Most start-ups and small businesses operate relatively smoothly without a company car. People use their personal cars or pay courier services to get things done.
Yet, a time comes when bringing on a company car becomes a necessity.
Should you hire or buy one?
There is no right or wrong way to go about this, but there are dynamics involved in operating a company car.
Let’s look at some things you need to know as you weigh buying vs hiring a business car.
A rental company may require you to deposit a certain amount up front and the balance when the lease is up. You can also agree on a monthly payment during the period of the lease.
Whether you’re self-financing or taking a loan, you’ll find that the upfront costs are higher than the initial leasing costs for the same car.
Monthly lease payments are also lower than loan repayments making leasing cheaper than buying.
Over the long term, finance experts indicate that leasing almost always works out more expensive than buying.
When the lease is up, your company will have no equity to show for your investment.
Cars and depreciation are synonymous.
Buying a car means you have a depreciating asset in your books. This means you’ll end up selling it for a lot less than you bought it for.
That said, the car will give you acceptable service over a long period.
Leasing, on the other hand, takes away the headache of depreciation.
You only need to take care of the car while it’s in your possession and hand it back when the lease it up. Depreciation is for the rental company to worry about.
Whether you’re looking for an economical car or a luxurious model, leasing allows you to choose a car that best represents your business.
If you’re in real estate for example and need to transport your clients in style, then leasing is the way to go.
Better yet, you can upgrade to newer rides every couple of years keeping things fresh.
If reliability is high on your priority list, over appearances, or the need to upgrade, then buying a company car will work for you.
Following appearances is the reality of customization.
Buying your own car allows you to modify certain aspects of the vehicle to suit your needs.
A fitting example here would be a company that ferries its own goods or operates a courier service.
They can invest in a Toyota Townace, custom paint it for increased visibility, and remove the back seats to increase carrying capacity.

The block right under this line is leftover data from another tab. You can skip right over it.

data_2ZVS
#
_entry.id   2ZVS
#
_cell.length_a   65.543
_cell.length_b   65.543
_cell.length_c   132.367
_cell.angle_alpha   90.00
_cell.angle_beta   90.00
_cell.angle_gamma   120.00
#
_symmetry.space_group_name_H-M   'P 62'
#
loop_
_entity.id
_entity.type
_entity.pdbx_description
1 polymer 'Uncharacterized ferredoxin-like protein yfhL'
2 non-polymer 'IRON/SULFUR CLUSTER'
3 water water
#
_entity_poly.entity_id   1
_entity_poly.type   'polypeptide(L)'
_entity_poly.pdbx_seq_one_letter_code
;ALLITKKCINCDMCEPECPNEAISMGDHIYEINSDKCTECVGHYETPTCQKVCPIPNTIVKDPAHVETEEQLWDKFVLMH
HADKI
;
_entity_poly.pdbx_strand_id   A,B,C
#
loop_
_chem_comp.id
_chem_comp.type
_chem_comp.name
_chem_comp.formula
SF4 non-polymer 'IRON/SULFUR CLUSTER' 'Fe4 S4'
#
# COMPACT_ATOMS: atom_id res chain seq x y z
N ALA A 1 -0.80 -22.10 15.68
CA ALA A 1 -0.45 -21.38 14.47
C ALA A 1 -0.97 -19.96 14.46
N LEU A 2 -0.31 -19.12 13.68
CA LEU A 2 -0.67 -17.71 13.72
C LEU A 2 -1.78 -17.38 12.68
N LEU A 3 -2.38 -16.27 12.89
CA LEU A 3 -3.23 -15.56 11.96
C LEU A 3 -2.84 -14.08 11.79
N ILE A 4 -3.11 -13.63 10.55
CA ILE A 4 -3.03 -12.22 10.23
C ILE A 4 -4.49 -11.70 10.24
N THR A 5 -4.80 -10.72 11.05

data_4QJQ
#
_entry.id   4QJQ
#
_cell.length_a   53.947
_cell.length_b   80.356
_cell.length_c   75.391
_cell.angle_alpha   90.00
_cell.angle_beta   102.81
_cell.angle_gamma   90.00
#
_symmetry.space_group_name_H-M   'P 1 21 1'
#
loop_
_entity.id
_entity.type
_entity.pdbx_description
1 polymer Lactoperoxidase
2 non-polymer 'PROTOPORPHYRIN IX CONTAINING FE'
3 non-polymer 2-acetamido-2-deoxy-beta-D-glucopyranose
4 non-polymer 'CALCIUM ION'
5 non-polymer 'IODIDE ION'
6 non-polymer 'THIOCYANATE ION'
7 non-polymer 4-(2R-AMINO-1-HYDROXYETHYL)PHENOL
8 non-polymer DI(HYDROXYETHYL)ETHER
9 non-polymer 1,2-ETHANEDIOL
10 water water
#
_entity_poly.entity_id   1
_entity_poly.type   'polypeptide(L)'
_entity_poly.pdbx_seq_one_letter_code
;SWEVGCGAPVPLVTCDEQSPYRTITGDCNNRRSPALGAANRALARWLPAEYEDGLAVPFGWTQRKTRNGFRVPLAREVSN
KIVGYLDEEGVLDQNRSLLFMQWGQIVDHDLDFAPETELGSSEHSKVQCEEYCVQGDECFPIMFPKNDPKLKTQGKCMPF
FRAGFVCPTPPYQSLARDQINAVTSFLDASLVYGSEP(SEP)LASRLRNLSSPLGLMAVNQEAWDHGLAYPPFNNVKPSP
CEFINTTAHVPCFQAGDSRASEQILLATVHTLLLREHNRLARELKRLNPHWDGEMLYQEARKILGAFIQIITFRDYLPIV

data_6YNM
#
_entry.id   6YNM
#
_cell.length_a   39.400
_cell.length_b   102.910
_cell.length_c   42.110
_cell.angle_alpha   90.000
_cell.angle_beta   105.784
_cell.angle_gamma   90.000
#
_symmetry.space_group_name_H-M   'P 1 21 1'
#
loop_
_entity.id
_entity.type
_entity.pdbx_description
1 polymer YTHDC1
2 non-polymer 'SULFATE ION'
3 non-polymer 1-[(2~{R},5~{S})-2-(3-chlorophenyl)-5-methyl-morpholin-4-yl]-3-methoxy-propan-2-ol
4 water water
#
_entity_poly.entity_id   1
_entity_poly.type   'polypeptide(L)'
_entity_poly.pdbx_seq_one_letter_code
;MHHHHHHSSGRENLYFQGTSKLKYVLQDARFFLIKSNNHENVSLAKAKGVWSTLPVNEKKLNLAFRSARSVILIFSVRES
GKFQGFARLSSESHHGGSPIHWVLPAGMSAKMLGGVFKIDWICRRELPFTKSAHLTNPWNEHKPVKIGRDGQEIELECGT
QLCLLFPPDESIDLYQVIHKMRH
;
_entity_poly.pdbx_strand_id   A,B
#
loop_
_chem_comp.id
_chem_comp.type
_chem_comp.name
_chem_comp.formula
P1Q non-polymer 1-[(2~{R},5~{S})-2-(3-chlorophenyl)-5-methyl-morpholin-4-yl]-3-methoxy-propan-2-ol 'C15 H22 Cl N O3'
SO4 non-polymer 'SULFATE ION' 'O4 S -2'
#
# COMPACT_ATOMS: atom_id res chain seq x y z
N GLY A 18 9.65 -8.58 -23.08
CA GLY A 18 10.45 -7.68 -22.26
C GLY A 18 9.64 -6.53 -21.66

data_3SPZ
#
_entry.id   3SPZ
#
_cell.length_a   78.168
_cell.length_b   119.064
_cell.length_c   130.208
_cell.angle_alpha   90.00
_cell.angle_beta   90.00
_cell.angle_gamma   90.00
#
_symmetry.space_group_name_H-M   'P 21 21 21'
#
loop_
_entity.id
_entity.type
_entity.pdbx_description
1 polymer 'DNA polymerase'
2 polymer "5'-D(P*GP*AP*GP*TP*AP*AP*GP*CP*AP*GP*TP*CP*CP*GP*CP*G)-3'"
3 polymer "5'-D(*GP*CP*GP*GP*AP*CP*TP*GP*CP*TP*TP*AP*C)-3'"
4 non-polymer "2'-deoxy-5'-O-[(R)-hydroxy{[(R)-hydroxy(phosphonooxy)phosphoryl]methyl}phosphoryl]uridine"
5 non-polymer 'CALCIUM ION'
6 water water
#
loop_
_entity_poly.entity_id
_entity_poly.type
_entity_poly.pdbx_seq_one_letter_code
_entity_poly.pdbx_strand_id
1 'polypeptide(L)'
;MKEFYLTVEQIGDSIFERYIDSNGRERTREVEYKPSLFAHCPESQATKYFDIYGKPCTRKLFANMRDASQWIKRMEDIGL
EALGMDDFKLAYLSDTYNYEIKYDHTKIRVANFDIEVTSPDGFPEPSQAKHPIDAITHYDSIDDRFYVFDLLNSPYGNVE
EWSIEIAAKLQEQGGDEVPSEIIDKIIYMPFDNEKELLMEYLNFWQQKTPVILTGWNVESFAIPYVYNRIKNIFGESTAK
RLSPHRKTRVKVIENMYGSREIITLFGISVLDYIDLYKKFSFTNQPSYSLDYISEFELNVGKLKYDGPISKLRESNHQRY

Unfortunately, this kind of customization is not available in leased cars.
Owning a company car gives you the freedom of driving it anywhere. You’re free to travel to further places for business without worrying about mileage.
Rental cars come with preset mileage which limits how far you can go. If you exceed the set limit, you’ll incur extra charges.
6. Miscellaneous Expenses
Buying a car comes with additional expenses including insurance, fuel, maintenance, and repair costs.
Leased vehicles also have their own expenses including paying for wear and tear.
It’s worth checking with the rental company to see if maintenance and repairs are included in the package.
What to Consider When Buying a Company car
- Pick the right size. Think about the regular journeys you expect to make with the car and the space you need.
- Consider important add-ons. Extras can help minimize the rate of depreciation and even boost safety. Satellite navigation may be essential if you embark on long journeys while passenger airbags are crucial for business cars that regularly carry employees.
- Aesthetic appeal. Eye-catching designs and colors are a source of free advertising and may increase brand visibility.
- Ensure the car you choose can cope with the demands you’ll be imposing on it. A company that needs a car to shuttle staff between offices will have different needs from one that ferries goods.
- Prioritize fuel economy. It’s easy to justify a fancy car for your personal use than a 5.0 engine in your books. If you’re a company for shuttling staff or carrying small to medium-sized goods, then the Toyota HiAce offers solid fuel economy.
Considerations for Hiring a Company Car
- Read the terms and conditions of the lease, specifically the small print to ensure you can adhere to them.
- Find out whether the rental company requires a deposit upfront and how much you’ll be paying in monthly payments. Also look at the penalties for defaulting, damaging the car, or exceeding set mileage.
- Check that the mileage limit will work for your business and if there is room to negotiate.
- Inspect the car’s quality before accepting it and ensure that both you and the rental company agree concerning the condition of the vehicle.
- Ask if the rental company handles general maintenance and repairs or if these will be done by you.
Pros and Cons of Buying Vs Hiring a Business Car
Here’s a summary of the benefits and downsides of both options
Benefits of buying a company car include:
- Acquisition of a long-term asset.
- Freedom of customization.
- No limitation on mileage.
The disadvantages include
- Tying a substantial amount of capital.
- Depreciation factor.
- Disposing of the car attracts extra costs (like advertising) and can be a hassle
Hiring a car has several upsides that include:
- Affordable payments.
- Freedom to choose the ideal car for your business.
- No depreciation costs to consider
- Easy to acquire
Hiring also comes with its downsides such as:
- Limited mileage.
- Inability to modify the vehicle- what you see is what you get.
There are many moving parts in operating a car, whether it’s your own or hired.
There is no right or wrong way to go, it all depends on the factors your company is willing to deal with. We trust the information we’ve shared has helped shed some light on these factors,
Do you prefer buying or hiring? Let us know in the comments.